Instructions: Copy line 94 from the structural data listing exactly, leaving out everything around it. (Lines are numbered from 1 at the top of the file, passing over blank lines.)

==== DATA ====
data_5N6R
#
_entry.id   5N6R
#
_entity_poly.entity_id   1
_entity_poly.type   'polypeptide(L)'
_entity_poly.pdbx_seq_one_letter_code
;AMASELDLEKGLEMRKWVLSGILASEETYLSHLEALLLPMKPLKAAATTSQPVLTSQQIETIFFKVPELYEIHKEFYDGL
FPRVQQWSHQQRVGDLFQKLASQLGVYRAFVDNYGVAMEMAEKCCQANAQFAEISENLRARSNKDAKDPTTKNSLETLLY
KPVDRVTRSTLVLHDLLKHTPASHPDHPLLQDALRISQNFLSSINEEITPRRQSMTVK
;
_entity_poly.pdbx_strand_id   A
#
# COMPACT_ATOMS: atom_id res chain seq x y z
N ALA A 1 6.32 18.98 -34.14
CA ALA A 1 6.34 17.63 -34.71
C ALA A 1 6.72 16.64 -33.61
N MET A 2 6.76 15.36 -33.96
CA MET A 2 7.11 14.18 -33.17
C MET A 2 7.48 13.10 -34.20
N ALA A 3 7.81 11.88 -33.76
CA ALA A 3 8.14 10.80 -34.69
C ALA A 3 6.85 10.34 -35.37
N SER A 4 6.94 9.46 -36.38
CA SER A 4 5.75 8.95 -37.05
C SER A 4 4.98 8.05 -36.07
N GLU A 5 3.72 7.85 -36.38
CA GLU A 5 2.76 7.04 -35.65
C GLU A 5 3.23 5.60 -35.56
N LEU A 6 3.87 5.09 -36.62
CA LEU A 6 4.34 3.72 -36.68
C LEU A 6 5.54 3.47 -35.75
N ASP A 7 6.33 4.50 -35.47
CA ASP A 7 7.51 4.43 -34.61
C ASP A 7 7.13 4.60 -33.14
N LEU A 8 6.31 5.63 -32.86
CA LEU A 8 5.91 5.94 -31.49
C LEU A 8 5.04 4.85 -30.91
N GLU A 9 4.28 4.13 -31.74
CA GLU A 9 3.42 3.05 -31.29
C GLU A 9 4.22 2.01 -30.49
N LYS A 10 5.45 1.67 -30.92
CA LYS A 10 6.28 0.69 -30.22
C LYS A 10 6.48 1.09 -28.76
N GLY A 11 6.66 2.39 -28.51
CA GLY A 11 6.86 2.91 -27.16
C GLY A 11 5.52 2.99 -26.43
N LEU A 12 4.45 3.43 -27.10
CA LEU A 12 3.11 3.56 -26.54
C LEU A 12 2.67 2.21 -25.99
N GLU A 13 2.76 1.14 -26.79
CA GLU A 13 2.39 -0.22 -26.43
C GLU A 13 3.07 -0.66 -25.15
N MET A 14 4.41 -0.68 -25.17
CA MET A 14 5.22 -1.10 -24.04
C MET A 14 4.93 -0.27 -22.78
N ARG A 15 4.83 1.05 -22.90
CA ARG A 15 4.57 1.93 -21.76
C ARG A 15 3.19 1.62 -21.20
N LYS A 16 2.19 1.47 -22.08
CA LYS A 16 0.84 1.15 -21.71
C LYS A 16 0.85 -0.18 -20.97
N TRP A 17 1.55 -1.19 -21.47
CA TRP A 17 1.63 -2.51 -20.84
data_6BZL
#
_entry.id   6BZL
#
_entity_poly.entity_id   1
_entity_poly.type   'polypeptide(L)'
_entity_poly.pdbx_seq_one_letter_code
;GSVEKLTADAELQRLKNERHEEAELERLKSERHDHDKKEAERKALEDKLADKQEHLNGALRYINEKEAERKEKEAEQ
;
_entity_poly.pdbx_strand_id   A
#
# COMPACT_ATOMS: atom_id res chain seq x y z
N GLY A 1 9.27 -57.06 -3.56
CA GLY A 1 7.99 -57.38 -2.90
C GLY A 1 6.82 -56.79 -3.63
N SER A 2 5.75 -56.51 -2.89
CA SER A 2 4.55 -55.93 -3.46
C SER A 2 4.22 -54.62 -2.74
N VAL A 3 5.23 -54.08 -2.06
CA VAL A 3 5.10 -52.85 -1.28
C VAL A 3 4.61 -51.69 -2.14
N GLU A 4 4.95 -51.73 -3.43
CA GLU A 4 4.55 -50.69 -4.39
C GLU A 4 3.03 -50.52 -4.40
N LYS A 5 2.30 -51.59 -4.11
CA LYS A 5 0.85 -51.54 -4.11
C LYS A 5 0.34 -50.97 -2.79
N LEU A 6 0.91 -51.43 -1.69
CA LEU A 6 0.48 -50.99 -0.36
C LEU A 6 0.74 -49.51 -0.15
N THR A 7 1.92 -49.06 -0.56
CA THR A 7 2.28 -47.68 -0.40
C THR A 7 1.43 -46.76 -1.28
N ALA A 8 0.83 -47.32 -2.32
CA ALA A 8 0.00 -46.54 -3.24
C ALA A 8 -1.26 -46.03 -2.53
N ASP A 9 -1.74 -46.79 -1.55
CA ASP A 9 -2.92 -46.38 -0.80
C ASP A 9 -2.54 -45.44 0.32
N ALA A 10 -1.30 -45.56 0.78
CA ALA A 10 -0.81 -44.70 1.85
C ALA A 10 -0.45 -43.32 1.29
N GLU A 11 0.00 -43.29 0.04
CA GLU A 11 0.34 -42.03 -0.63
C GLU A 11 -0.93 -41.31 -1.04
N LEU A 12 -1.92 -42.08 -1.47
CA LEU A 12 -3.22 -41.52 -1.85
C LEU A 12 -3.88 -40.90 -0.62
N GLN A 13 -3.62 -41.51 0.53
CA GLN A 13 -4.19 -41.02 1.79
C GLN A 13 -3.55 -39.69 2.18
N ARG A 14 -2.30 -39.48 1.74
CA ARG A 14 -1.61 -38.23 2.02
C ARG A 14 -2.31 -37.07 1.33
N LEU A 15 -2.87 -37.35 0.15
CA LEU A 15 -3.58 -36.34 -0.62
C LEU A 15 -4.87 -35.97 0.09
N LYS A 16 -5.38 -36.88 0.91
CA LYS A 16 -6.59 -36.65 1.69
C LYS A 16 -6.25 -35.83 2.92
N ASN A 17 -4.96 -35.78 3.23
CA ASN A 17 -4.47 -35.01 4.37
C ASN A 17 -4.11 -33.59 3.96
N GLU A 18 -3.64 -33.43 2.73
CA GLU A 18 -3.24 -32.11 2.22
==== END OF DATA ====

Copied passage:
C LEU A 6 0.74 -49.51 -0.15